Emigrants and immigrants: Hungarian writers and poets whose oeuvre was influenced by the experience of living between two (or more) worlds.
“Leave the place that is not good for you. Those who are leaving are right to do so. And they will regret it, just like those who are staying.” (Endre Kukorelly)
These months, Europe is experiencing the biggest wave of migrants since World War II. In Hungary, the issue exploded in the hot summer of 2015, with thousands of migrants arriving in the country daily. While the media image of Hungary sunk to an all-time low, this development brought out the best and the worst instincts in locals, deeply disturbed by images of exhausted families living in tents at Budapest’s Keleti Railway Station and stalwart young men marching through border villages. Most of the migrants do not want to say in Hungary, however―their intention is to continue toward more affluent Western and Northern European countries.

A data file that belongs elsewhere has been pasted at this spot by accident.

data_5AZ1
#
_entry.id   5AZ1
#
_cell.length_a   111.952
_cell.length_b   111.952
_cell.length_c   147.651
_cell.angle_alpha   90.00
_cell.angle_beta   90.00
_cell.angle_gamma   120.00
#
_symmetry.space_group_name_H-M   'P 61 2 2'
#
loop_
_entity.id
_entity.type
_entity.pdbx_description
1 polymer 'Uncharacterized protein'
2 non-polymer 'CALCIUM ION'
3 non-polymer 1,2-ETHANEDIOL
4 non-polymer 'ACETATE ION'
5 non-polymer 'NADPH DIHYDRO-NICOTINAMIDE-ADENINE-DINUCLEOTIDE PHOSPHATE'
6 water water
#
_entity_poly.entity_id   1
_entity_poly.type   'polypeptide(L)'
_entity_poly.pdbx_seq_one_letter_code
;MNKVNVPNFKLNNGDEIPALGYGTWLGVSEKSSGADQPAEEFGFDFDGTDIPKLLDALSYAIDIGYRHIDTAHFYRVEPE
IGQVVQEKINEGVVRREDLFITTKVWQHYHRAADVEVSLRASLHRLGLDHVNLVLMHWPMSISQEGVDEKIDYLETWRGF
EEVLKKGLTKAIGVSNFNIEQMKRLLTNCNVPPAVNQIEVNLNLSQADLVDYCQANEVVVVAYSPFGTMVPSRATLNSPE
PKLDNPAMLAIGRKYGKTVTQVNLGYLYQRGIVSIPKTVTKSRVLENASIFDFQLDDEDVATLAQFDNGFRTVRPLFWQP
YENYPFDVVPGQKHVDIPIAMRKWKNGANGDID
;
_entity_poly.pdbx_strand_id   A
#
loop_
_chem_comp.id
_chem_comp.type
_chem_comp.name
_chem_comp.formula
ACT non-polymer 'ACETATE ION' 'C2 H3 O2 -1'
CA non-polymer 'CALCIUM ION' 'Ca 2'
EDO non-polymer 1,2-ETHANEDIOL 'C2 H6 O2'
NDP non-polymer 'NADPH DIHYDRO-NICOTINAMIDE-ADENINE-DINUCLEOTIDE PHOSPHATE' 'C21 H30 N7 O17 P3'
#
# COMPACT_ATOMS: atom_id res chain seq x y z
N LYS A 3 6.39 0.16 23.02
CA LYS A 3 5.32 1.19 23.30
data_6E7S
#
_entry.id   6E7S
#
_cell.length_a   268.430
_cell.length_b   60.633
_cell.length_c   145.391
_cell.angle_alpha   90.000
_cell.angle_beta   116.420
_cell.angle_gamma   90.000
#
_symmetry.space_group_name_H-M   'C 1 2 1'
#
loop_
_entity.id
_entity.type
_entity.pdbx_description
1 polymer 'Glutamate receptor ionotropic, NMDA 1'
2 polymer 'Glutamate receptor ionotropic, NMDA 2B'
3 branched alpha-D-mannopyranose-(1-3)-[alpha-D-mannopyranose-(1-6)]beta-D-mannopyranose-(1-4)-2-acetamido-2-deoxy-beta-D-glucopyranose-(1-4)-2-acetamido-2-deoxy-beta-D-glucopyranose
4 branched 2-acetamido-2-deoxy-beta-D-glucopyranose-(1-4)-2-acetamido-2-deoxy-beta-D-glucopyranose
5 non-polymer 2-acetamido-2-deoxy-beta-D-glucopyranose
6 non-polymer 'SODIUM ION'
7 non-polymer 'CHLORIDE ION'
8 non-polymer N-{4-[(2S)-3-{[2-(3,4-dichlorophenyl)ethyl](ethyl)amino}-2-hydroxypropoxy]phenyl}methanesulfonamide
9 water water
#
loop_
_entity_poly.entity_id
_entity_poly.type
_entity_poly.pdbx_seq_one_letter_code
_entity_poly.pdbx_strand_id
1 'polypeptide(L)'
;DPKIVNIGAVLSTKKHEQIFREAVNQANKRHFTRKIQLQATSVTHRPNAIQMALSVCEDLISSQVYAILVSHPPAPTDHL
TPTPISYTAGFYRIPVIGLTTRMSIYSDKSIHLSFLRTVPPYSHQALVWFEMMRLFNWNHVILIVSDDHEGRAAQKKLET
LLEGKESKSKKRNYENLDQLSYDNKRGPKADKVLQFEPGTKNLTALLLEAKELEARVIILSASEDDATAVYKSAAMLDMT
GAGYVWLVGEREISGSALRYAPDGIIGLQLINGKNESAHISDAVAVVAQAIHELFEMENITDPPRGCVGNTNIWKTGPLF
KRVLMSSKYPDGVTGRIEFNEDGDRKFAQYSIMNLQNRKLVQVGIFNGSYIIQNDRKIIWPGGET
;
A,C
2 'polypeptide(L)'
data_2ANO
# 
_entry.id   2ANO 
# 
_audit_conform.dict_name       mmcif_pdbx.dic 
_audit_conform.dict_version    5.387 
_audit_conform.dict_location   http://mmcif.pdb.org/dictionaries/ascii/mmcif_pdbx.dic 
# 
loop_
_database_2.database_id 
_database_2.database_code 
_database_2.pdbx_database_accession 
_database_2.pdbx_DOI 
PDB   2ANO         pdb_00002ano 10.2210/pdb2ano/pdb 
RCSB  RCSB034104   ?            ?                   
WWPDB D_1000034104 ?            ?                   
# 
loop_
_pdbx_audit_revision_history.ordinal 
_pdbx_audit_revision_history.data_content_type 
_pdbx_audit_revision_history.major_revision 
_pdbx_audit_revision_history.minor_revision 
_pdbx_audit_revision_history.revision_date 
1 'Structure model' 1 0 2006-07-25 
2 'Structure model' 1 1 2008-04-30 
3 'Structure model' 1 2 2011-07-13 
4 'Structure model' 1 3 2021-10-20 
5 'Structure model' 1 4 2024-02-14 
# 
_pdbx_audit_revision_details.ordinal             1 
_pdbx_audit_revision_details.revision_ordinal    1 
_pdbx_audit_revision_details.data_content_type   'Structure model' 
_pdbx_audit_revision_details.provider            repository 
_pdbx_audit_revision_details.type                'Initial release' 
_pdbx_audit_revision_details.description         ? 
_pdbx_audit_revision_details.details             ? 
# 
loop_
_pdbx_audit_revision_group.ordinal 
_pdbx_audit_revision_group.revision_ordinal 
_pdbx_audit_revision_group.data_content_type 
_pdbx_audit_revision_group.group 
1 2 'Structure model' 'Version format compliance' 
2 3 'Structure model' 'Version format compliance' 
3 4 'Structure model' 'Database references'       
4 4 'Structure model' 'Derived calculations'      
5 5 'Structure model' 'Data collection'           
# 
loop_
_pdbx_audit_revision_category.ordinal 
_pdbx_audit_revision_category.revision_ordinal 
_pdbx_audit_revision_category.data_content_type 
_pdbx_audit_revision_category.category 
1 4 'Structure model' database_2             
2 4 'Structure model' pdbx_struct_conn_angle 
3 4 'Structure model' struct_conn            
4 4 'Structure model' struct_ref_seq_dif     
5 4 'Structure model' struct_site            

Both for historical and economic reasons, Hungary has certainly not been a popular target for immigrants in the last few centuries. According to 2014 figures, migrants make up less than two per cent of the country’s population. For over a hundred years, our problem has typically been emigration rather than immigration, with only a few considerable waves of immigration. Even at those times, however, Hungarians were not confronted with people coming from distant cultures as the immigrants were mostly ethnic Hungarians from neighboring countries―mostly from Romania, but also from Slovakia, Ukraine, Croatia and Slovenia. In this blog entry, I have collected some Hungarian writers and poets whose oeuvre was influenced by the experience of living between two (or more) worlds.